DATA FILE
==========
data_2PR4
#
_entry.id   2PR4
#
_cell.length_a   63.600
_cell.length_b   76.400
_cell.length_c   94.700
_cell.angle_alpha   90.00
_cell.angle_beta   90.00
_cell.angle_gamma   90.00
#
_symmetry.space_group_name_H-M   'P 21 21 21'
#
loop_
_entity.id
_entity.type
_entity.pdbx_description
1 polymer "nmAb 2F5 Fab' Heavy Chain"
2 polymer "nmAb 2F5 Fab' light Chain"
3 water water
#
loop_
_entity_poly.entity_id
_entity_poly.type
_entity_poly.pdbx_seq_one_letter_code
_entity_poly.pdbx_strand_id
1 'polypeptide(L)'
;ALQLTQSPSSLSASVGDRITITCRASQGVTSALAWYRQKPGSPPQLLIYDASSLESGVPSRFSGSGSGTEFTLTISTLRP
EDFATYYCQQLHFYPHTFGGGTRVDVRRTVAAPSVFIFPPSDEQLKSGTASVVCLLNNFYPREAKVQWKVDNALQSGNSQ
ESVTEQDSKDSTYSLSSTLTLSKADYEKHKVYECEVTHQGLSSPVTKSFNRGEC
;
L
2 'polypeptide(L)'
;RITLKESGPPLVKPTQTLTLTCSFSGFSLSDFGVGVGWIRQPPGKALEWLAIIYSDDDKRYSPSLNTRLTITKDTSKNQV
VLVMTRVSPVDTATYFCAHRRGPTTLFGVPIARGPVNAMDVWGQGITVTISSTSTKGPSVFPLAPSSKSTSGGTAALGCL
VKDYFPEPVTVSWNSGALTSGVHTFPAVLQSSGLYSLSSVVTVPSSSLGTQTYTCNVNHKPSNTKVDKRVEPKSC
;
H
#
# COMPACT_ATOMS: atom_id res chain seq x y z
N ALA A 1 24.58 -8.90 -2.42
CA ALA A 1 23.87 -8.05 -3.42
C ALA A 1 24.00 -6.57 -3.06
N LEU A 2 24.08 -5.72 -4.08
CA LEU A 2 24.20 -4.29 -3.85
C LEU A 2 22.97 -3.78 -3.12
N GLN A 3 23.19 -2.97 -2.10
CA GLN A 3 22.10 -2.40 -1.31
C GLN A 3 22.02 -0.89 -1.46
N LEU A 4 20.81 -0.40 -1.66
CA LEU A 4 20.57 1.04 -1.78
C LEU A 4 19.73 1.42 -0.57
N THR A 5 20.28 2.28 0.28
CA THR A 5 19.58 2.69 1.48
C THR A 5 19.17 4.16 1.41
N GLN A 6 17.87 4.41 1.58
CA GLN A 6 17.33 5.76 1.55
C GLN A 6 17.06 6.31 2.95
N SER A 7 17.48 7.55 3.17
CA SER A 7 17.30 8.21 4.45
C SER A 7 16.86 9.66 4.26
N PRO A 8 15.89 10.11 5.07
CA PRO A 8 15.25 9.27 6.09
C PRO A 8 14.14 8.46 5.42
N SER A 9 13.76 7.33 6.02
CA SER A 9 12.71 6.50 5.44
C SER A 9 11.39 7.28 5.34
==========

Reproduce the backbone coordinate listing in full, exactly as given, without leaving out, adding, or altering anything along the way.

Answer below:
data_2PR4
#
_entry.id   2PR4
#
_cell.length_a   63.600
_cell.length_b   76.400
_cell.length_c   94.700
_cell.angle_alpha   90.00
_cell.angle_beta   90.00
_cell.angle_gamma   90.00
#
_symmetry.space_group_name_H-M   'P 21 21 21'
#
loop_
_entity.id
_entity.type
_entity.pdbx_description
1 polymer "nmAb 2F5 Fab' Heavy Chain"
2 polymer "nmAb 2F5 Fab' light Chain"
3 water water
#
loop_
_entity_poly.entity_id
_entity_poly.type
_entity_poly.pdbx_seq_one_letter_code
_entity_poly.pdbx_strand_id
1 'polypeptide(L)'
;ALQLTQSPSSLSASVGDRITITCRASQGVTSALAWYRQKPGSPPQLLIYDASSLESGVPSRFSGSGSGTEFTLTISTLRP
EDFATYYCQQLHFYPHTFGGGTRVDVRRTVAAPSVFIFPPSDEQLKSGTASVVCLLNNFYPREAKVQWKVDNALQSGNSQ
ESVTEQDSKDSTYSLSSTLTLSKADYEKHKVYECEVTHQGLSSPVTKSFNRGEC
;
L
2 'polypeptide(L)'
;RITLKESGPPLVKPTQTLTLTCSFSGFSLSDFGVGVGWIRQPPGKALEWLAIIYSDDDKRYSPSLNTRLTITKDTSKNQV
VLVMTRVSPVDTATYFCAHRRGPTTLFGVPIARGPVNAMDVWGQGITVTISSTSTKGPSVFPLAPSSKSTSGGTAALGCL
VKDYFPEPVTVSWNSGALTSGVHTFPAVLQSSGLYSLSSVVTVPSSSLGTQTYTCNVNHKPSNTKVDKRVEPKSC
;
H
#
# COMPACT_ATOMS: atom_id res chain seq x y z
N ALA A 1 24.58 -8.90 -2.42
CA ALA A 1 23.87 -8.05 -3.42
C ALA A 1 24.00 -6.57 -3.06
N LEU A 2 24.08 -5.72 -4.08
CA LEU A 2 24.20 -4.29 -3.85
C LEU A 2 22.97 -3.78 -3.12
N GLN A 3 23.19 -2.97 -2.10
CA GLN A 3 22.10 -2.40 -1.31
C GLN A 3 22.02 -0.89 -1.46
N LEU A 4 20.81 -0.40 -1.66
CA LEU A 4 20.57 1.04 -1.78
C LEU A 4 19.73 1.42 -0.57
N THR A 5 20.28 2.28 0.28
CA THR A 5 19.58 2.69 1.48
C THR A 5 19.17 4.16 1.41
N GLN A 6 17.87 4.41 1.58
CA GLN A 6 17.33 5.76 1.55
C GLN A 6 17.06 6.31 2.95
N SER A 7 17.48 7.55 3.17
CA SER A 7 17.30 8.21 4.45
C SER A 7 16.86 9.66 4.26
N PRO A 8 15.89 10.11 5.07
CA PRO A 8 15.25 9.27 6.09
C PRO A 8 14.14 8.46 5.42
N SER A 9 13.76 7.33 6.02
CA SER A 9 12.71 6.50 5.44
C SER A 9 11.39 7.28 5.34